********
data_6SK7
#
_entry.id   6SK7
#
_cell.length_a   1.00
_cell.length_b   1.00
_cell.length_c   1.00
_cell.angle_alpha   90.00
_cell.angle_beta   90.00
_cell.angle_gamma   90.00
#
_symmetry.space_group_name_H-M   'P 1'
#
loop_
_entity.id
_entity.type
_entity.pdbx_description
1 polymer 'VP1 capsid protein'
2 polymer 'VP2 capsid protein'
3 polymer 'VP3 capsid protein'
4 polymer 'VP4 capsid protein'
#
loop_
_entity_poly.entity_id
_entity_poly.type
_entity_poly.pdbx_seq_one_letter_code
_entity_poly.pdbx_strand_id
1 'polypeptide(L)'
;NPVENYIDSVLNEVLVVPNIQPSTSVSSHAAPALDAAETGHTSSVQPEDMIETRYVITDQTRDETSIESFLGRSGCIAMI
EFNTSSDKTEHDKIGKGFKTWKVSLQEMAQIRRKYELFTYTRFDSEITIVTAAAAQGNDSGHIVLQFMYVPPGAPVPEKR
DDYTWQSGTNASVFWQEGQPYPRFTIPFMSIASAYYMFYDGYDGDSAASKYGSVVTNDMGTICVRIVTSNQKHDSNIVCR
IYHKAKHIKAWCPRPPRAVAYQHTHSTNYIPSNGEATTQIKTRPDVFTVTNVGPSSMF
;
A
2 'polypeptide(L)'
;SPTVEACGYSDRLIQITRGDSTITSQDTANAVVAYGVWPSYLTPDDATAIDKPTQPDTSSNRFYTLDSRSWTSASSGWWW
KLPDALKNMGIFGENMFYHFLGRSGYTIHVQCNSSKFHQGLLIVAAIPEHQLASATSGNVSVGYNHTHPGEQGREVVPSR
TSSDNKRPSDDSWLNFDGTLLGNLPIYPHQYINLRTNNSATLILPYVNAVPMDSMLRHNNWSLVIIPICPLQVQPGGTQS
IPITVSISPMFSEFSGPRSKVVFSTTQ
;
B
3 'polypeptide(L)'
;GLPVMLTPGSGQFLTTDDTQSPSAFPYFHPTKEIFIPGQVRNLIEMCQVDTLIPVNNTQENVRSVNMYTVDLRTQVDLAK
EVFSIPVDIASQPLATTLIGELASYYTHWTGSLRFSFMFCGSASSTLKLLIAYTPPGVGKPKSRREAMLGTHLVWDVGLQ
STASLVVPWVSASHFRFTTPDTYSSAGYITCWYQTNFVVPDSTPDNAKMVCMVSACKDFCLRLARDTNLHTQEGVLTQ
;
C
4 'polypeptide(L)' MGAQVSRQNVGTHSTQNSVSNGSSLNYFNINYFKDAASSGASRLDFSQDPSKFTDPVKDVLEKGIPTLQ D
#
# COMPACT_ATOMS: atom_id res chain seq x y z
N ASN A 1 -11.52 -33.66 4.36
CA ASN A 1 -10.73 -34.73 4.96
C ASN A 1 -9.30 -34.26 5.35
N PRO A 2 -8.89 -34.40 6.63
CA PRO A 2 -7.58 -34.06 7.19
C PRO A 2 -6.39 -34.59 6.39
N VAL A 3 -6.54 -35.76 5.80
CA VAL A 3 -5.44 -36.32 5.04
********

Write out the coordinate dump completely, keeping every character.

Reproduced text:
data_6SK7
#
_entry.id   6SK7
#
_cell.length_a   1.00
_cell.length_b   1.00
_cell.length_c   1.00
_cell.angle_alpha   90.00
_cell.angle_beta   90.00
_cell.angle_gamma   90.00
#
_symmetry.space_group_name_H-M   'P 1'
#
loop_
_entity.id
_entity.type
_entity.pdbx_description
1 polymer 'VP1 capsid protein'
2 polymer 'VP2 capsid protein'
3 polymer 'VP3 capsid protein'
4 polymer 'VP4 capsid protein'
#
loop_
_entity_poly.entity_id
_entity_poly.type
_entity_poly.pdbx_seq_one_letter_code
_entity_poly.pdbx_strand_id
1 'polypeptide(L)'
;NPVENYIDSVLNEVLVVPNIQPSTSVSSHAAPALDAAETGHTSSVQPEDMIETRYVITDQTRDETSIESFLGRSGCIAMI
EFNTSSDKTEHDKIGKGFKTWKVSLQEMAQIRRKYELFTYTRFDSEITIVTAAAAQGNDSGHIVLQFMYVPPGAPVPEKR
DDYTWQSGTNASVFWQEGQPYPRFTIPFMSIASAYYMFYDGYDGDSAASKYGSVVTNDMGTICVRIVTSNQKHDSNIVCR
IYHKAKHIKAWCPRPPRAVAYQHTHSTNYIPSNGEATTQIKTRPDVFTVTNVGPSSMF
;
A
2 'polypeptide(L)'
;SPTVEACGYSDRLIQITRGDSTITSQDTANAVVAYGVWPSYLTPDDATAIDKPTQPDTSSNRFYTLDSRSWTSASSGWWW
KLPDALKNMGIFGENMFYHFLGRSGYTIHVQCNSSKFHQGLLIVAAIPEHQLASATSGNVSVGYNHTHPGEQGREVVPSR
TSSDNKRPSDDSWLNFDGTLLGNLPIYPHQYINLRTNNSATLILPYVNAVPMDSMLRHNNWSLVIIPICPLQVQPGGTQS
IPITVSISPMFSEFSGPRSKVVFSTTQ
;
B
3 'polypeptide(L)'
;GLPVMLTPGSGQFLTTDDTQSPSAFPYFHPTKEIFIPGQVRNLIEMCQVDTLIPVNNTQENVRSVNMYTVDLRTQVDLAK
EVFSIPVDIASQPLATTLIGELASYYTHWTGSLRFSFMFCGSASSTLKLLIAYTPPGVGKPKSRREAMLGTHLVWDVGLQ
STASLVVPWVSASHFRFTTPDTYSSAGYITCWYQTNFVVPDSTPDNAKMVCMVSACKDFCLRLARDTNLHTQEGVLTQ
;
C
4 'polypeptide(L)' MGAQVSRQNVGTHSTQNSVSNGSSLNYFNINYFKDAASSGASRLDFSQDPSKFTDPVKDVLEKGIPTLQ D
#
# COMPACT_ATOMS: atom_id res chain seq x y z
N ASN A 1 -11.52 -33.66 4.36
CA ASN A 1 -10.73 -34.73 4.96
C ASN A 1 -9.30 -34.26 5.35
N PRO A 2 -8.89 -34.40 6.63
CA PRO A 2 -7.58 -34.06 7.19
C PRO A 2 -6.39 -34.59 6.39
N VAL A 3 -6.54 -35.76 5.80
CA VAL A 3 -5.44 -36.32 5.04